Neapolis is one of the oldest cities on the Cap Bon peninsula. Written sources mention it for the first time towards the end of the 5thcentury BC. In 413 BC, Greek historian Thucydides described Neapolis as an empòrion Karkedonikòn, i.e., a Carthaginian trading post.
Ceramic shards (of the red slip and metopale types), dated 8thcentury BC, are the oldest evidence.
Excavation has brought to light opus signinum floors inlaid with white tesserae, dated 3rd c. BC, which are reminiscent of the floors of Punic dwellings in Kerkouane.
For having sided with Carthage against Rome during the Third Punic War, Neapolis was punished in 148 BC by the Roman army.
A century later, the city regained its freedom for having rallied to Caesar during the civil war in Africa, and a few years later it was elevated to the rank of Julian colony: Colonia Iulia Neapolis.
During the Roman period, the city had enjoyed economic prosperity based mainly on the production of garum and salsamenta and their marketing.
The district of the salting factories, discovered in Neapolis, is made up of independent units, around which dwellings and shops linked to the production facilities were set up. The first phase of the salting plant was built in the 60's - 80's AD and the second phase was built at the end of the 2nd century AD. The demise of this factory began towards the end of the 3rd century AD. The abandonment of this factory began towards the end of the 3rd century AD and was completed in the last third of the 4th century AD.
By its salting factories and the considerable number of recognized vats on the site Neapolis is one of the largest centres of garum production in the Roman world.
Underwater prospecting in Neapolis revealed the presence of submerged structures. The engulfment of part of the city is the catastrophic consequence of an earthquake which affected the Colonia Iulia Neapolis and which, in the middle of the 4th century AD, caused the disappearance of its port and the areas dedicated to fish salting. It is unlikely that Neapolis was affected by the violent earthquake of July 21st, 365 AD,which provoked a powerful tidal wave. Ammianus Marcellinus, a historian of late Antiquity, passed on the account of this catastrophe of universal dimension.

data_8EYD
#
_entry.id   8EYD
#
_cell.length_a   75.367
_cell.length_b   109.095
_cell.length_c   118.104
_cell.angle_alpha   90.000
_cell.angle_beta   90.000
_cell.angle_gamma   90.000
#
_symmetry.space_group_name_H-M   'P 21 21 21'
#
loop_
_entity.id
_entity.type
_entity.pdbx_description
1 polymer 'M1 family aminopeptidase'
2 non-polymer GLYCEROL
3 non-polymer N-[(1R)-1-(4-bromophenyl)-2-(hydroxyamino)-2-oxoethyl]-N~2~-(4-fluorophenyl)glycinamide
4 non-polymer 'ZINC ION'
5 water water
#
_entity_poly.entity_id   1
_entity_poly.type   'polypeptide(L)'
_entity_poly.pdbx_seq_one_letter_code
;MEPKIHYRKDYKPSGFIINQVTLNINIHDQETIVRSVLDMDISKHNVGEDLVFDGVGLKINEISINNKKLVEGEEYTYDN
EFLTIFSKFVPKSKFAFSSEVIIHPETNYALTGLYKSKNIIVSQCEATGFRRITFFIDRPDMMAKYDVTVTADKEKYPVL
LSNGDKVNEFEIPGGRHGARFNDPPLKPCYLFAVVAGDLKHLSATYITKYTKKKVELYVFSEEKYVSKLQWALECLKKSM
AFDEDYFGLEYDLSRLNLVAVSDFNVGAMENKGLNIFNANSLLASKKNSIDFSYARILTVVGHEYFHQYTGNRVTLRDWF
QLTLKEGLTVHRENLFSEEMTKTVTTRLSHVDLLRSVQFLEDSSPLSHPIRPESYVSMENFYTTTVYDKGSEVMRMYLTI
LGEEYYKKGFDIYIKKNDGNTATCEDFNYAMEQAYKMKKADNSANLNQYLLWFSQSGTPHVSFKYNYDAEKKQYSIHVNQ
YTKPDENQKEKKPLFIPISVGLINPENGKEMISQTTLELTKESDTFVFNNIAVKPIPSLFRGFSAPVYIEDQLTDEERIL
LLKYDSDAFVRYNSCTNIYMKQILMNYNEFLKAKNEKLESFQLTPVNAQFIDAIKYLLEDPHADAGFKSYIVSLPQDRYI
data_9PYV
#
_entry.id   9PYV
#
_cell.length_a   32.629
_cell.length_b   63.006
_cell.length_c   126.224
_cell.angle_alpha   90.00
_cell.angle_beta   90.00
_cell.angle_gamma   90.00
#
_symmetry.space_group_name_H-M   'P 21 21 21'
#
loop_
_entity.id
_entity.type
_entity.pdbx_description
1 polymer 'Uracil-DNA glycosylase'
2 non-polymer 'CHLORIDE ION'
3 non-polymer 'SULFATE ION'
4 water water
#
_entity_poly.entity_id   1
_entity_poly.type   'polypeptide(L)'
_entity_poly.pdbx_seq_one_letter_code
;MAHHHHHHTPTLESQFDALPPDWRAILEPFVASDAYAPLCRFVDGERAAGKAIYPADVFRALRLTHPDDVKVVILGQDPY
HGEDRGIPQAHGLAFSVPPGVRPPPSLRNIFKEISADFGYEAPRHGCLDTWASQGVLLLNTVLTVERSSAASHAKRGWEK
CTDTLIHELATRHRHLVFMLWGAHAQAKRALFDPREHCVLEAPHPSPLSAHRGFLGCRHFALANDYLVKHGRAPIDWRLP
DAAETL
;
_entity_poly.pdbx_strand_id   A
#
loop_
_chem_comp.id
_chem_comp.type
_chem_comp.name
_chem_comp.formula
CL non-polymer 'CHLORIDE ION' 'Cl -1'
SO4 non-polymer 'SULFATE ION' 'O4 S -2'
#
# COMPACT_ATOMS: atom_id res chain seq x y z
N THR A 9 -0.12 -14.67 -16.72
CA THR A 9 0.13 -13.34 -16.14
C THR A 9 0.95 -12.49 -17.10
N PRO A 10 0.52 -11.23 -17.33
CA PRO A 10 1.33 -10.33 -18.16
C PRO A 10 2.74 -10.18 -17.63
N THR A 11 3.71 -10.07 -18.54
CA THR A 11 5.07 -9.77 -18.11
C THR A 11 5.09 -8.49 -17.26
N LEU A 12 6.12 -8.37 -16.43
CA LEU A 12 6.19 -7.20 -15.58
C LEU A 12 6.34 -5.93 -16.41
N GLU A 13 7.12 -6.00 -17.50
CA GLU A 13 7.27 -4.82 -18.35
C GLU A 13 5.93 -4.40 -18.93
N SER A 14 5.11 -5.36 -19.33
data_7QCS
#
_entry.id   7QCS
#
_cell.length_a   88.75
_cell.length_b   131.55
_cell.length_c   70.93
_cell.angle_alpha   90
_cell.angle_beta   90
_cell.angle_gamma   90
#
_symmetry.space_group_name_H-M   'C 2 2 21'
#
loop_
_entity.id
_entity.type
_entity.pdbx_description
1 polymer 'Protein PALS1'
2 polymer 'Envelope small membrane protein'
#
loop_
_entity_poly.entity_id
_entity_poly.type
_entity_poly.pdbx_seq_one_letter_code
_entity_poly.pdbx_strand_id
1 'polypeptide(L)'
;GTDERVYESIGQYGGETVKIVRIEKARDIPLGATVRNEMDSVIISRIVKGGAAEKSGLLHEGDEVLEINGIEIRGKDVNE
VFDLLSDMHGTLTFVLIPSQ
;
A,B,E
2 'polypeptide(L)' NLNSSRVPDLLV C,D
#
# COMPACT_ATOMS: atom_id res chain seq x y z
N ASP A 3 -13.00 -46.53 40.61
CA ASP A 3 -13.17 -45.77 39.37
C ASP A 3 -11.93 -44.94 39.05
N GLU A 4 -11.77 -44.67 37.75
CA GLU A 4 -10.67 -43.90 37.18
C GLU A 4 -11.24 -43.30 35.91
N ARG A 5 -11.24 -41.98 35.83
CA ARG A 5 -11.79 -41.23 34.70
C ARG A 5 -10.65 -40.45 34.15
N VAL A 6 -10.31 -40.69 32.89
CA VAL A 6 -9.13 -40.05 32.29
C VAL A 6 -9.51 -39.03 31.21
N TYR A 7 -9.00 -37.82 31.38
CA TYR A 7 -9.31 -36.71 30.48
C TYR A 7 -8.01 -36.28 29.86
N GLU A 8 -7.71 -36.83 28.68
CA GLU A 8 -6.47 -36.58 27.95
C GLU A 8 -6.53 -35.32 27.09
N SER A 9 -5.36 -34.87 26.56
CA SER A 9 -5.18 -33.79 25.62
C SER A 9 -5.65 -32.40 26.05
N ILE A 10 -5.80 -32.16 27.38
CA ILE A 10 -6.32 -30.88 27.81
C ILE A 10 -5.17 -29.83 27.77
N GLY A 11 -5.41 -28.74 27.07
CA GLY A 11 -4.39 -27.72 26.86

To the east of the fish salting district is the Nymfarumdomus: a sumptuous residence with aperistyle, dating from the 4th century AD, situated in the urban fabric and occupying an area of 1500 sq.m. An apse shaped basin, decorated on the inside with a mosaic representing a fine head of the god Oceanus, placed in the middle of a marine fauna, bears the inscription NYMFARVM DOMVS, Latin for the house of the Nymphs. This basin, located in the axis of a large ceremonial room (oecus-triclinium), offers hosts and their guests a beautiful perspective decorated with a mosaic depicting two roosters facing each other on either side of an amphora filled with gold coins, revealing the wealth of the master of the house.Other mosaics, which decorate the rooms of this residence, relate to episodes from Greek mythology: the embassy of Chryses, priest of Apollo, to the Greek king Agamemnon ; the bath of the Nymphs in the Hippocrene source; the episode of Philoctetes incapacitated and left behind on the island of Lemnos, with, next to him, the bows and the quiver he was bequeathed by Heracles; Poseidon saving the nymph Amymonae. These mosaics, today on display in the museum of Nabeul, testify to the refinement and the great classical culture of the owner of the house, who lived in the late Roman period.
To the north-west of the archaeological site, there is a thermal complex which was built, in the 4th century AD, in an area which was dedicated to the production of salted fish. Its components (apodytarium, tepidarium, caldarium and frigidarium) are distributed along an axial plan. Their floors were covered with mosaics. At the end of Antiquity, the thermal complex was transformed into a large mansion.
In the second half of the 7th century, and probably at the beginning of the 8th century too, a rural type housingscheme was established in part of the city. And during the high Islamic period, the monuments of Neapolis had been used as a quarry for building materials for the city of Nabeul.